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TEPs: Net gains

Over the past decade the traded endowment policy market has gone from strength to strength. Once valued at £5m annually, the figure now stands at around £500m annually, with a potential Tep market valued at £1.1bn a year.

Unfortunately, the statistics show that three out of four policyholders still surrender their endowment, often unaware they have an alternative option available.

It is estimated that policyholders could gain up to £100m every year by trading their policies rather than surrendering back to the life office.

There are around 11 million endowment policies in circulation and this means that most IFAs will have clients with an endowment policy.

Despite the fact that the best results are reaped when the policy reaches maturity, it is not always feasible for the client to maintain the policy for the full duration. Disposing of a policy is often brought about through unfortunate circumstances such as divorce or redundancy and it is likely that the policyholder will be keen to move quickly with the sale of the policy. Circumstances change and they may need to release the capital before the policy matures or it might be part of a wider financial reassessment.

Policyholders are aware they can surrender their endowment to the issuing insurance company but this seldom reflects the policy&#39s true value. Trading an endowment usually creates more value than surrendering it. Typically, it is 15 per cent but can be as much as 40 per cent more than the surrender value.

Recent bonus rate reductions by several of the major life offices are likely to affect the Tep market in the very short term with buyers reviewing their strategies regarding purchases and waiting for all the major life offices to declare their new bonus rates before making further substantial purchases.

Since the Tep investor buys policies at a premium above surrender value, that margin of premium is dependent on the buyer&#39s view of where bonus rates are heading and is a crucial factor in what the investor pays for the Tep.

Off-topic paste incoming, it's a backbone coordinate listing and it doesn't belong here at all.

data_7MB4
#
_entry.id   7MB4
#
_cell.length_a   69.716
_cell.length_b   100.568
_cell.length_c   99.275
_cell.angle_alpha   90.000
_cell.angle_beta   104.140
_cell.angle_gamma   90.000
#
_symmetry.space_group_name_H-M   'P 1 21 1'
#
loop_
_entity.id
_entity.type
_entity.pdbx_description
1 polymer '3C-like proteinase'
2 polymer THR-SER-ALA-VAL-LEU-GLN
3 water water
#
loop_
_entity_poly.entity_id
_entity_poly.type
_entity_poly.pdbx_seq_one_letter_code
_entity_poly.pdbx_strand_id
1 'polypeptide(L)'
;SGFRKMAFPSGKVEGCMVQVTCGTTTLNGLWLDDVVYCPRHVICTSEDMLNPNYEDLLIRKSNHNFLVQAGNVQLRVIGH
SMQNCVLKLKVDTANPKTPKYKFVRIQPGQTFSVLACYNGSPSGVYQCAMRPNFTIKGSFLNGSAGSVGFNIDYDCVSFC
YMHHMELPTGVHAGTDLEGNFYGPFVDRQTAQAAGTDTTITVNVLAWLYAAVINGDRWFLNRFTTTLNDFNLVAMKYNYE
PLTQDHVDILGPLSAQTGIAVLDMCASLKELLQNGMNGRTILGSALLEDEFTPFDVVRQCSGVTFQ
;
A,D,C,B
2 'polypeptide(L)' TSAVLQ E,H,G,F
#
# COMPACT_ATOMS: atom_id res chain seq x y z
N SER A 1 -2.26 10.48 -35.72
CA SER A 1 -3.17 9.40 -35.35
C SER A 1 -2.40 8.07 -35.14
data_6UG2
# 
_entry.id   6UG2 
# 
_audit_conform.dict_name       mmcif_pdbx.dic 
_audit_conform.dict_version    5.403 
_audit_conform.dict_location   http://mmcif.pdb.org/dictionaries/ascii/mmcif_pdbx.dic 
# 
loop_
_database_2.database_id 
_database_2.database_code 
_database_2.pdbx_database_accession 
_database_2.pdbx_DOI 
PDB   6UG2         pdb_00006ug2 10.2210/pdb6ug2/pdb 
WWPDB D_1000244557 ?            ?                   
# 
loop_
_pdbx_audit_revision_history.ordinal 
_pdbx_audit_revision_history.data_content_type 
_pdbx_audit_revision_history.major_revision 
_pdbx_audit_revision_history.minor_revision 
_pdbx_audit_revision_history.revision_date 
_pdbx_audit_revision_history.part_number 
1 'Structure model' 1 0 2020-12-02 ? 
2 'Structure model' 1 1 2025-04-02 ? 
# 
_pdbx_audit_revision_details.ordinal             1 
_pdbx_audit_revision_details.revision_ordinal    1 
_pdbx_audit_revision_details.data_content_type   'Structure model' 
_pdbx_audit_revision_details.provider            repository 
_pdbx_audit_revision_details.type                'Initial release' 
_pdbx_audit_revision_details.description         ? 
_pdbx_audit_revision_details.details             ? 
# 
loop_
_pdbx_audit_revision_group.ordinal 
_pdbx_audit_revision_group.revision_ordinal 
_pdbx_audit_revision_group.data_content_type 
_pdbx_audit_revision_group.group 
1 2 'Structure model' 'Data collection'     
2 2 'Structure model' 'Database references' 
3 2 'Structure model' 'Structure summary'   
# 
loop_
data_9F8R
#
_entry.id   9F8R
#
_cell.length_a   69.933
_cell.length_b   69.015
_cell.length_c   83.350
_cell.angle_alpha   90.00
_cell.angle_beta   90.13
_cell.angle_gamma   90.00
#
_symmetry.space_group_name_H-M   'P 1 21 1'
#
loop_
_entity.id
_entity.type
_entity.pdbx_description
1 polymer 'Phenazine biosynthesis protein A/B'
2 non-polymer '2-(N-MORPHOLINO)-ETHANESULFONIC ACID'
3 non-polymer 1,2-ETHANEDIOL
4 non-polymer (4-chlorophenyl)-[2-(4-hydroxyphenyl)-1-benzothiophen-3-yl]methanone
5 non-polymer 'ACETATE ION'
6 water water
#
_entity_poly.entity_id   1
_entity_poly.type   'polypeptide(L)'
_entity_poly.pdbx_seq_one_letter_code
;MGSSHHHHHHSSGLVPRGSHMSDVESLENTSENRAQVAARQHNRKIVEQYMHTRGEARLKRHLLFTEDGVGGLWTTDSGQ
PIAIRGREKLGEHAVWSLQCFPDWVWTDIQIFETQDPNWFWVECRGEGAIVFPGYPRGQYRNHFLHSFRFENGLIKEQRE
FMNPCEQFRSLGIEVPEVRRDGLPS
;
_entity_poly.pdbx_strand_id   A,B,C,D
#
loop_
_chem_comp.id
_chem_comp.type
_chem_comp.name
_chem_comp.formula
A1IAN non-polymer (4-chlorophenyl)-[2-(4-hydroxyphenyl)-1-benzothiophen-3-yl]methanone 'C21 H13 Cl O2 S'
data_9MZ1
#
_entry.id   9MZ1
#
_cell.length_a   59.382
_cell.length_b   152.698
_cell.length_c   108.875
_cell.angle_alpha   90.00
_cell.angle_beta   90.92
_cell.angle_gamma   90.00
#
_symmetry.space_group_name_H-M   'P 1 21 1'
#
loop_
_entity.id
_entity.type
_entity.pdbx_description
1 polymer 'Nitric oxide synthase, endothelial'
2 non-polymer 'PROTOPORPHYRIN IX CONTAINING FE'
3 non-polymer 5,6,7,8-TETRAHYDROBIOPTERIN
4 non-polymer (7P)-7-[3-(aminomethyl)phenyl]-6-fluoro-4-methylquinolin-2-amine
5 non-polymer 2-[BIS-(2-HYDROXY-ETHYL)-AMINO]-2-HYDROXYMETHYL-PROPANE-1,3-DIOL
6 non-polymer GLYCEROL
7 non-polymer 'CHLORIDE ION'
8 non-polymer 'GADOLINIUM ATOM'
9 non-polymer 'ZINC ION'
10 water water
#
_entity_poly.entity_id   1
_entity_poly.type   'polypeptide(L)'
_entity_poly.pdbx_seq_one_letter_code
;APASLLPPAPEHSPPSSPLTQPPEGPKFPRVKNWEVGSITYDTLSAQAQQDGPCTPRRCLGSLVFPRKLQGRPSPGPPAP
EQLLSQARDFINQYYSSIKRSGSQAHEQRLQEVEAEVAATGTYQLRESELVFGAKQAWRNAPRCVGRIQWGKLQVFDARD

It is possible that life offices will also adjust the surrender values of the policies downward in due course to reflect the new investment environment and recent past performance of their with-profits funds. Presumably, a Tep investor will still be able to pay a market premium above surrender value on many policy types although the extent of that premium paid may not be as great as in the past.

In the short term, the trading margins of the various Tep market-makers will possibly come under some pressure as Tep investors will still be looking for fairly high returns on policies purchased while the reduction in bonus rates means they offer less when buying policies.

This is where the technology for trading Teps via the internet comes into play as it allows costs to be removed from the distribution channel and creates a very useful tool for the Tep market-maker to acquire the ideal policy for their client.

There are many IFAs who may have avoided Teps in the past because the process involved was time-consuming and rather tedious. You are obligated to contact more than one Tep buyer on behalf of your client and in the past this involved phoning and faxing market-makers with policy details and waiting for a response.

In situations where the offer is only a small percentage above surrender value or when there is no offer made on the policy, the IFA may begin to consider whether it is worth dealing in Teps at all.

This is also where the internet can become a useful tool for IFAs and clients. A business-to-business Tep exchange platform now enables the IFA to submit policy details online via the web and get the best offer from several market-makers in a matter of moments. The IFA is then given the option to accept the highest offer online and proceed to close the deal.

With such advances in technology, more policies can be submitted to the Tep market at a much faster rate and traded efficiently without the hassle. The time and cost reductions resulting from trading online also mean that even a small increase above surrender value can still benefit the IFA and their client.

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